Lost in the Tap House Grill
The cavernous space that used to contain Planet Hollywood now holds Seattle's Tap House Grill. What it's doing there, according to its tagline: "Giving beer the respect it deserves," with 160 varieties dispensed from behind a serpentine bar. The taps, in a lengthy double row, gleam as if they never have been and never will be used; it looks almost wrong when beer comes out of them. Far overhead hang 28 copper panels, a design decision that telegraphs both corporate luxe and an aspect of the guillotine. If the Tap House Grill feels familiar, you may have been to its 5-year-old sibling at the Galleria in Bellevue. Or you may have been to Fox Sports Grill, nearly next door, eerily similar in liminal subterranean feel. Or you may have been to an upscale/casual restaurant/bar at a casino: The blandishments of both grills are reminiscent of Vegas, minus the insistent chirping of slot machines. At both Fox Sports and Tap House, there's the sensation that time has stopped, that you should never—or may never be able to—leave.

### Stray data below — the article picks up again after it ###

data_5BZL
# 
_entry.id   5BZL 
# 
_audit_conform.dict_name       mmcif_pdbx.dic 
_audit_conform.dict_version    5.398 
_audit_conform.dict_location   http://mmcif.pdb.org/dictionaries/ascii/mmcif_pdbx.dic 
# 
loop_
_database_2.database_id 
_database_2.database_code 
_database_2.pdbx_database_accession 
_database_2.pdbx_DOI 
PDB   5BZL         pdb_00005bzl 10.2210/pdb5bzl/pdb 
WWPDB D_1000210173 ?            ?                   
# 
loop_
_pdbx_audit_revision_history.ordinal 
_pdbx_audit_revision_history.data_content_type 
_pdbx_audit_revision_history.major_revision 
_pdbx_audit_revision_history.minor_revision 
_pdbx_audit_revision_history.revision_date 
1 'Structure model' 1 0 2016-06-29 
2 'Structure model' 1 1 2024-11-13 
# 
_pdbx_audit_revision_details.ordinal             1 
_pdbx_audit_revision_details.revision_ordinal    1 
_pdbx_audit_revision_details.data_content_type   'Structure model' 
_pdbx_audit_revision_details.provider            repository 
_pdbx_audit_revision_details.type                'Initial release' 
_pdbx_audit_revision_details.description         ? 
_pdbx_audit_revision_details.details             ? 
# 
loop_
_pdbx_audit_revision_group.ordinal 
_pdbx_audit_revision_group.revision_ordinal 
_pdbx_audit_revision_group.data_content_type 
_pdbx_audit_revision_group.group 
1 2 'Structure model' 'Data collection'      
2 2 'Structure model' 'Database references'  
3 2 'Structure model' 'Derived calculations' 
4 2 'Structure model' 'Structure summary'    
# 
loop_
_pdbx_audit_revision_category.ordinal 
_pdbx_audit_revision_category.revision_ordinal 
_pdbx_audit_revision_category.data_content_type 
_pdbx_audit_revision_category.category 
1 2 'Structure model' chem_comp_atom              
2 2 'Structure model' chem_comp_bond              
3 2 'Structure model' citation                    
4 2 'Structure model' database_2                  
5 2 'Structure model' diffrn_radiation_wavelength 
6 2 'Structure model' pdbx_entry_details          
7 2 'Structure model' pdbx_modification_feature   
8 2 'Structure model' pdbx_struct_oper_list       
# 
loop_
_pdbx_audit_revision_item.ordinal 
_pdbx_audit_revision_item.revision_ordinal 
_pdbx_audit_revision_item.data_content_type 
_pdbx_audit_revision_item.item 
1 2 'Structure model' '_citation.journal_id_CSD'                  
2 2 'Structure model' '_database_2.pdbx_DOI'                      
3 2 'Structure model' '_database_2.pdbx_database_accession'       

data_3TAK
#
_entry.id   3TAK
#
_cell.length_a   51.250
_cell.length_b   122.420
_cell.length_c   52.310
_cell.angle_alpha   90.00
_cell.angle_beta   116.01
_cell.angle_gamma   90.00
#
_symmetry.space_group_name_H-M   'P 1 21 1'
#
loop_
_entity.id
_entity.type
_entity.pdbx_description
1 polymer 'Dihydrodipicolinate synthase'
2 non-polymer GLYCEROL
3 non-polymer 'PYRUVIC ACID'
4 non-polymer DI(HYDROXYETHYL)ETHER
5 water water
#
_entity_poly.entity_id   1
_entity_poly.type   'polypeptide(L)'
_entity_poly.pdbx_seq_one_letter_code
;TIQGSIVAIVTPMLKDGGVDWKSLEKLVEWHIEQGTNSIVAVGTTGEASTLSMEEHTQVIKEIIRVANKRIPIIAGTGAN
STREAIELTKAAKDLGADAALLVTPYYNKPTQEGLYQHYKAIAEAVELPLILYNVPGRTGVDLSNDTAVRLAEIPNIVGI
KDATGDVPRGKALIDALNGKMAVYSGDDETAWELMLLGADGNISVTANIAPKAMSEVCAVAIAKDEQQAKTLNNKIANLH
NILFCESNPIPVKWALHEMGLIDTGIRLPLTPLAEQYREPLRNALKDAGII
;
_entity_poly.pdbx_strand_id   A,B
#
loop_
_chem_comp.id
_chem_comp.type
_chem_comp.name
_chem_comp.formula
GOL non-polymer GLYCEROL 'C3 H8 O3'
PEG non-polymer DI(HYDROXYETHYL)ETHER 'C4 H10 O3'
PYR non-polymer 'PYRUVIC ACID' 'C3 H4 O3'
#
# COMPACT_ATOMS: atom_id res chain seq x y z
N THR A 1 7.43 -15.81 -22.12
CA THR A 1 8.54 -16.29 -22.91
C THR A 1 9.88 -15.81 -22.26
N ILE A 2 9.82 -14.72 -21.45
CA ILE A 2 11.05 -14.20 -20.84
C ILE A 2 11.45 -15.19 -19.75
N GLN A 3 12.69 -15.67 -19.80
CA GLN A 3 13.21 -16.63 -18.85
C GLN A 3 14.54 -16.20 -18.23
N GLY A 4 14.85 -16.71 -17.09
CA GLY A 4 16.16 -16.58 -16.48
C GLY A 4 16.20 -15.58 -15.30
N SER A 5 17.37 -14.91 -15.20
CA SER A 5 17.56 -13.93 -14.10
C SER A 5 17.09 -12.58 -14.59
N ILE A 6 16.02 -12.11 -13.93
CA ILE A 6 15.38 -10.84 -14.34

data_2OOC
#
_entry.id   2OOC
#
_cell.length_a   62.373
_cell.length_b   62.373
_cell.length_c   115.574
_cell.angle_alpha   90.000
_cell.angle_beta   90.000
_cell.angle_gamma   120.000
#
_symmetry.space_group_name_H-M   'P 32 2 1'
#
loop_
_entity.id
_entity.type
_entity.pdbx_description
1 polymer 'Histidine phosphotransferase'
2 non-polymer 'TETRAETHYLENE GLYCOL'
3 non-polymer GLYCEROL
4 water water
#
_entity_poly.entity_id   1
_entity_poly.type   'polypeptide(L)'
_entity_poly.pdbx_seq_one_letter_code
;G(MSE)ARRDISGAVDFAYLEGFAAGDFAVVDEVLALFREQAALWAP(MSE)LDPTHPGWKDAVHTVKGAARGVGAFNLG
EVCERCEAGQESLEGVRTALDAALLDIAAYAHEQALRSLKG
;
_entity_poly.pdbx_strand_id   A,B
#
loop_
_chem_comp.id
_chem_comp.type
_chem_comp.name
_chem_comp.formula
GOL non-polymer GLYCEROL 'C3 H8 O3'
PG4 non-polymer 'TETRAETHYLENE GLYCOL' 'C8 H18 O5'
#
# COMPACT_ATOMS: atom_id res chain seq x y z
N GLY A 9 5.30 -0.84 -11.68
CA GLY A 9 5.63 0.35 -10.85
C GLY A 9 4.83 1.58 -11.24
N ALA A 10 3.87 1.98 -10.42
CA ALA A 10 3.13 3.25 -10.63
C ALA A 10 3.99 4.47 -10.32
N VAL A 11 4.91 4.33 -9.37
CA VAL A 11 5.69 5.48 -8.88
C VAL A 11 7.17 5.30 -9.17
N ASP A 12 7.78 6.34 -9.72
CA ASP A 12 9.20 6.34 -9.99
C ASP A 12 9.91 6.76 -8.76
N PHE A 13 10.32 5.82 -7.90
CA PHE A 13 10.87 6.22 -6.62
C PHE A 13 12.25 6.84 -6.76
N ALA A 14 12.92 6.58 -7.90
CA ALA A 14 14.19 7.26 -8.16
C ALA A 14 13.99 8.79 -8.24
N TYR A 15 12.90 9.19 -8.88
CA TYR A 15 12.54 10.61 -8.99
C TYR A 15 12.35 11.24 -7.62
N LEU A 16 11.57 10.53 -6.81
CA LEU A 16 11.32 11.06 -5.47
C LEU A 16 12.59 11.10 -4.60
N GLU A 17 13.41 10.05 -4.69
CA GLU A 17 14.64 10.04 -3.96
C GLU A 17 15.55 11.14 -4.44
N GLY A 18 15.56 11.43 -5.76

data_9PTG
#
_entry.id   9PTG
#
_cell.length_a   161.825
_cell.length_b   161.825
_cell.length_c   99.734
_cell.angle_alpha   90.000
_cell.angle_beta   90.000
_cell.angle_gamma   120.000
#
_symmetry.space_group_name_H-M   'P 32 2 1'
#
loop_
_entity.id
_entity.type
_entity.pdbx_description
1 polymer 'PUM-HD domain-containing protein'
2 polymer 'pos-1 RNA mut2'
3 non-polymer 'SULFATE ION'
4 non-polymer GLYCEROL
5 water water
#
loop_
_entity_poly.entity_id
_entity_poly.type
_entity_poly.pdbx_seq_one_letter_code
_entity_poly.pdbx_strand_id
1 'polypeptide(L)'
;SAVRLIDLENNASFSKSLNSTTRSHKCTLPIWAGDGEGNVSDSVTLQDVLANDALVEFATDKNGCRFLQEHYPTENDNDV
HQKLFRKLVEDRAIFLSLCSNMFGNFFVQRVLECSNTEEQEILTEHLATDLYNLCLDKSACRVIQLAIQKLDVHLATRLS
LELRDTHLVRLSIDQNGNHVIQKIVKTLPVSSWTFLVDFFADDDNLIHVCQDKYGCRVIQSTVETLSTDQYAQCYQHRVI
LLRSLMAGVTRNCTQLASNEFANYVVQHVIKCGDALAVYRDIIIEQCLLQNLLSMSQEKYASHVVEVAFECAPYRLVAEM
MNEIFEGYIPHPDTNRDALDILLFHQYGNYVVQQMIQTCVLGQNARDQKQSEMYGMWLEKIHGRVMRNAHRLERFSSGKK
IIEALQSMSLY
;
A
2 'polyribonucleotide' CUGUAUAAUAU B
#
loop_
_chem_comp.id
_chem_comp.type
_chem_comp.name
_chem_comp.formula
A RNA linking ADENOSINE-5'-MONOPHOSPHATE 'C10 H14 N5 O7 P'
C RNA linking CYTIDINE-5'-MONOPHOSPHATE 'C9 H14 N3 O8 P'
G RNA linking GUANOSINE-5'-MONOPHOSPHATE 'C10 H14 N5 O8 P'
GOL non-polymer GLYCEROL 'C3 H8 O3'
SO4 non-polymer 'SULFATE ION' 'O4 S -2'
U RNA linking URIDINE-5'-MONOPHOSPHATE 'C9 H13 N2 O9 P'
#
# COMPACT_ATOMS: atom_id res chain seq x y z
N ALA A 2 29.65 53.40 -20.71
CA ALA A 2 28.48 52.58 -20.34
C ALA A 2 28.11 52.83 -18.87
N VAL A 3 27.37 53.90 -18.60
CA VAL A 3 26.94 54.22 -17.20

Despite the beer/respect mission, the Tap House Grill seems all too aware that its expense-account/tourist demographic is largely lager-dependent and taste-averse. Beers like Nostradamus, Delirium Tremens, even Chimay Triple are relegated to an "Honor Society" list with a challenge and warning: "Are you worthy? Are you ready for the next level of beer appreciation?... Not for the faint of heart." A "World Tour" sampler ("awesome tasting brews from around the globe... our favorites") was diametrically opposed to adventurous, a journey with four pale specimens of familiar flavor—Kirin Ichiban, Fuller's ESB, Krušovice, and Hofbräu Original ("at home everywhere in the world," with Hofbräuhaus locations in Munich, Kentucky, and Las Vegas). The Kirin was a peculiar substitute for another beer they were out of: a Polish porter, Okocim, which might have been dark and rich and had something to say for itself. To accompany it all: the type of multifarious menu that promises something for everyone—steak, sushi, ribs, fish 'n' chips, spicy jambalaya linguine.
At one table, a man mentioned, casually, his private plane, then said, "Yeah, you get hammered, pass out for a couple hours, wake up and have a few more." In what would be a corner lounge if the room had any corners, five businessmen loosened up together, backed by a cushy crimson-upholstered wall. Amid broadcasts of every possible kind of sport, one television rebelliously played an infomercial for a device called My Lil' Reminder.